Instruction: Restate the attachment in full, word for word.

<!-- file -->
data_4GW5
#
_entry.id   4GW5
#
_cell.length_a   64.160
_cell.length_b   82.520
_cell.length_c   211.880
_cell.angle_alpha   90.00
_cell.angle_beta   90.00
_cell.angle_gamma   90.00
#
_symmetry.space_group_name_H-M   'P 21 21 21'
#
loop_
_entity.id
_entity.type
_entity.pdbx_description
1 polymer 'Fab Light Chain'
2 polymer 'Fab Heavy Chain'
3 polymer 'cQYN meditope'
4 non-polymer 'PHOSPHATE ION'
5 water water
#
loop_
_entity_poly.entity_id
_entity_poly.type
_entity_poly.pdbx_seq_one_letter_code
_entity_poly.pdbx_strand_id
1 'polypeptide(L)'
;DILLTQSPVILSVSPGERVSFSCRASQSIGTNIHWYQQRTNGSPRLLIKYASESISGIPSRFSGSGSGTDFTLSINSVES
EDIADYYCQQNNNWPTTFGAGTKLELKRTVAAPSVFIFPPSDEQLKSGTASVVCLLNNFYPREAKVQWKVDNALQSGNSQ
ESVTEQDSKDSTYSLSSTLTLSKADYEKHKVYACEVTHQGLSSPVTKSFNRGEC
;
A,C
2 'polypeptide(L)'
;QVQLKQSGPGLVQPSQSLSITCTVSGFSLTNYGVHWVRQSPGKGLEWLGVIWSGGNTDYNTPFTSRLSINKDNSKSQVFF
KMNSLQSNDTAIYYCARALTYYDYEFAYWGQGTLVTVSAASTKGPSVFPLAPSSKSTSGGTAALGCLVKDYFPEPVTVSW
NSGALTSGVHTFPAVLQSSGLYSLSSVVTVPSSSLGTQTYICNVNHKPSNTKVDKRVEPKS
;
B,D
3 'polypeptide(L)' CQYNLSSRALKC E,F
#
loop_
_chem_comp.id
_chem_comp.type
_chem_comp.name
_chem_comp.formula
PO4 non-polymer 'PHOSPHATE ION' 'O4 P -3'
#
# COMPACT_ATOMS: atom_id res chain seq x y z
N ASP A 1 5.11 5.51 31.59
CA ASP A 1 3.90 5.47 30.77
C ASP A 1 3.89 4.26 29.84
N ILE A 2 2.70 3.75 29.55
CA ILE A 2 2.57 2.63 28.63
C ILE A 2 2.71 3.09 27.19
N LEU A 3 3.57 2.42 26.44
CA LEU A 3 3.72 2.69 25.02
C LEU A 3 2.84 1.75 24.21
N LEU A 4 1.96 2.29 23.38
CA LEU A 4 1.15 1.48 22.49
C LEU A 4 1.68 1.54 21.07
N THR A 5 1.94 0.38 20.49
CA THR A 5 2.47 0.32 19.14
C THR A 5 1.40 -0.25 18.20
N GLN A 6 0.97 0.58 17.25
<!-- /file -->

data_4GW5
#
_entry.id   4GW5
#
_cell.length_a   64.160
_cell.length_b   82.520
_cell.length_c   211.880
_cell.angle_alpha   90.00
_cell.angle_beta   90.00
_cell.angle_gamma   90.00
#
_symmetry.space_group_name_H-M   'P 21 21 21'
#
loop_
_entity.id
_entity.type
_entity.pdbx_description
1 polymer 'Fab Light Chain'
2 polymer 'Fab Heavy Chain'
3 polymer 'cQYN meditope'
4 non-polymer 'PHOSPHATE ION'
5 water water
#
loop_
_entity_poly.entity_id
_entity_poly.type
_entity_poly.pdbx_seq_one_letter_code
_entity_poly.pdbx_strand_id
1 'polypeptide(L)'
;DILLTQSPVILSVSPGERVSFSCRASQSIGTNIHWYQQRTNGSPRLLIKYASESISGIPSRFSGSGSGTDFTLSINSVES
EDIADYYCQQNNNWPTTFGAGTKLELKRTVAAPSVFIFPPSDEQLKSGTASVVCLLNNFYPREAKVQWKVDNALQSGNSQ
ESVTEQDSKDSTYSLSSTLTLSKADYEKHKVYACEVTHQGLSSPVTKSFNRGEC
;
A,C
2 'polypeptide(L)'
;QVQLKQSGPGLVQPSQSLSITCTVSGFSLTNYGVHWVRQSPGKGLEWLGVIWSGGNTDYNTPFTSRLSINKDNSKSQVFF
KMNSLQSNDTAIYYCARALTYYDYEFAYWGQGTLVTVSAASTKGPSVFPLAPSSKSTSGGTAALGCLVKDYFPEPVTVSW
NSGALTSGVHTFPAVLQSSGLYSLSSVVTVPSSSLGTQTYICNVNHKPSNTKVDKRVEPKS
;
B,D
3 'polypeptide(L)' CQYNLSSRALKC E,F
#
loop_
_chem_comp.id
_chem_comp.type
_chem_comp.name
_chem_comp.formula
PO4 non-polymer 'PHOSPHATE ION' 'O4 P -3'
#
# COMPACT_ATOMS: atom_id res chain seq x y z
N ASP A 1 5.11 5.51 31.59
CA ASP A 1 3.90 5.47 30.77
C ASP A 1 3.89 4.26 29.84
N ILE A 2 2.70 3.75 29.55
CA ILE A 2 2.57 2.63 28.63
C ILE A 2 2.71 3.09 27.19
N LEU A 3 3.57 2.42 26.44
CA LEU A 3 3.72 2.69 25.02
C LEU A 3 2.84 1.75 24.21
N LEU A 4 1.96 2.29 23.38
CA LEU A 4 1.15 1.48 22.49
C LEU A 4 1.68 1.54 21.07
N THR A 5 1.94 0.38 20.49
CA THR A 5 2.47 0.32 19.14
C THR A 5 1.40 -0.25 18.20
N GLN A 6 0.97 0.58 17.25